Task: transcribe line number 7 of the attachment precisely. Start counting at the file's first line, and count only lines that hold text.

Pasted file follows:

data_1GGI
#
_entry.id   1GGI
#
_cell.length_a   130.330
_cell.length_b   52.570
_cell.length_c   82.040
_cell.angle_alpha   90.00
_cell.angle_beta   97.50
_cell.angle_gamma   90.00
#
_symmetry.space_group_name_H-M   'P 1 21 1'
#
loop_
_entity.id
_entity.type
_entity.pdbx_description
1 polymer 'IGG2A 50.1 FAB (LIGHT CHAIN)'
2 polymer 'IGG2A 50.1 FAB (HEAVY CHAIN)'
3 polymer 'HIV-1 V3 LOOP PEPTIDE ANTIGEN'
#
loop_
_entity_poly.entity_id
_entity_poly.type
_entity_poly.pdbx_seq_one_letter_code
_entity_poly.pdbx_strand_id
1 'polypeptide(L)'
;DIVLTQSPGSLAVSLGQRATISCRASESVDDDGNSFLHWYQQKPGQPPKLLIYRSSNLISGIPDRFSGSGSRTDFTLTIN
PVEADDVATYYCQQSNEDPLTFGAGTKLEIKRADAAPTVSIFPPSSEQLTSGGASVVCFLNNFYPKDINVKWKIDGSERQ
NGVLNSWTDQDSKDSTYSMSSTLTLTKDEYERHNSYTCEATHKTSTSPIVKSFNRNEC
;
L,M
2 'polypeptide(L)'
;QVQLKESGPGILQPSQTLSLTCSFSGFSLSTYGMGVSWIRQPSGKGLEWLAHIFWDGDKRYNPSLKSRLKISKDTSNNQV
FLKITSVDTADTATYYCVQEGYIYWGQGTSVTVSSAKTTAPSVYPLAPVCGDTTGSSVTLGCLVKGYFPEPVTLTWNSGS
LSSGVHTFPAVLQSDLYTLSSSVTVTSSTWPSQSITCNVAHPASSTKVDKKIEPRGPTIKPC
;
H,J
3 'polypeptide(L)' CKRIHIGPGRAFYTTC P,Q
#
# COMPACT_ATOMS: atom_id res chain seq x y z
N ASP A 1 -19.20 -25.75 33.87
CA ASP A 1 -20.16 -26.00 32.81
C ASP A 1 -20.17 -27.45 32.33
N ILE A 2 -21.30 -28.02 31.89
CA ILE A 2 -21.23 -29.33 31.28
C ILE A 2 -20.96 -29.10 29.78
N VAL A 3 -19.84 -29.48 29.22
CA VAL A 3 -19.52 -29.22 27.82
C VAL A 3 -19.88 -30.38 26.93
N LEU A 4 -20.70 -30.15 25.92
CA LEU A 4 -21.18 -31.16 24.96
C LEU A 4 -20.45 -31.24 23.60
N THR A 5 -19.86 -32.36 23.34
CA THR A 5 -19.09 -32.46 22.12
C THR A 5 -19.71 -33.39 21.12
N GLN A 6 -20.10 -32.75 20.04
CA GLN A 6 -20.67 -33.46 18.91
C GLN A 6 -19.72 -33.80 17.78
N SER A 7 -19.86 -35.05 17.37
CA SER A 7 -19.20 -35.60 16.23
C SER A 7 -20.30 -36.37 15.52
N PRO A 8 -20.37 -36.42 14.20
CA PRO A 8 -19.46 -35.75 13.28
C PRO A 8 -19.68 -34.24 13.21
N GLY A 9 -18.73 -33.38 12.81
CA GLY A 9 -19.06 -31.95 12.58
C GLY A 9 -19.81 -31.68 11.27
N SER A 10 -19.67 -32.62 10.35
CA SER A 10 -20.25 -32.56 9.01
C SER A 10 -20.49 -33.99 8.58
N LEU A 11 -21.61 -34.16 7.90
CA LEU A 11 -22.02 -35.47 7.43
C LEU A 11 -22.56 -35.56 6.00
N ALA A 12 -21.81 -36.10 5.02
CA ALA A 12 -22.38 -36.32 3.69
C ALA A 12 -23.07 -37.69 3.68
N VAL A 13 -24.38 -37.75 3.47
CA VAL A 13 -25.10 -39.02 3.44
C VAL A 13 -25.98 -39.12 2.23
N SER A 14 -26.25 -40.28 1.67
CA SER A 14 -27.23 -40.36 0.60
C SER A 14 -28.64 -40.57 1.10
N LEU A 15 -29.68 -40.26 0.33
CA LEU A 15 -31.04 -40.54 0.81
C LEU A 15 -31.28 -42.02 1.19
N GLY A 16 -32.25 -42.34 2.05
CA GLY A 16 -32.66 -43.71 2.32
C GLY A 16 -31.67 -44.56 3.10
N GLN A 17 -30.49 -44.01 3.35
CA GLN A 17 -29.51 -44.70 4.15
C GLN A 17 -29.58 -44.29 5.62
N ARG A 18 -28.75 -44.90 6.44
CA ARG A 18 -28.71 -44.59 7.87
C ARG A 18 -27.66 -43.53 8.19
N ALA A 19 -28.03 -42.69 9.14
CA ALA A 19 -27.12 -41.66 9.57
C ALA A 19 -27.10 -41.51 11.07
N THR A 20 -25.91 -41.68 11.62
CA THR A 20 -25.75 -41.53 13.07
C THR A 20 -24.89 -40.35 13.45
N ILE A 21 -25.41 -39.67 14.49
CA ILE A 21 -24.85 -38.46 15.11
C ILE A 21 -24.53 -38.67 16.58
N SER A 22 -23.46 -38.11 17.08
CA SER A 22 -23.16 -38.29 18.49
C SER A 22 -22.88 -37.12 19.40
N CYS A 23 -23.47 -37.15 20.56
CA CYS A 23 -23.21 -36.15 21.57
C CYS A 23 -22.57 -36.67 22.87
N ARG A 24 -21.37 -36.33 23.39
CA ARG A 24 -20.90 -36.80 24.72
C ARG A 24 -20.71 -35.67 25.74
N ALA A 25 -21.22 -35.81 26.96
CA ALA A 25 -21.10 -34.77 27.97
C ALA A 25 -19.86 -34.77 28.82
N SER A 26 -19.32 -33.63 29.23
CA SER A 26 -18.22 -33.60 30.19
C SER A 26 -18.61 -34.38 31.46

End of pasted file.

_cell.length_c   82.040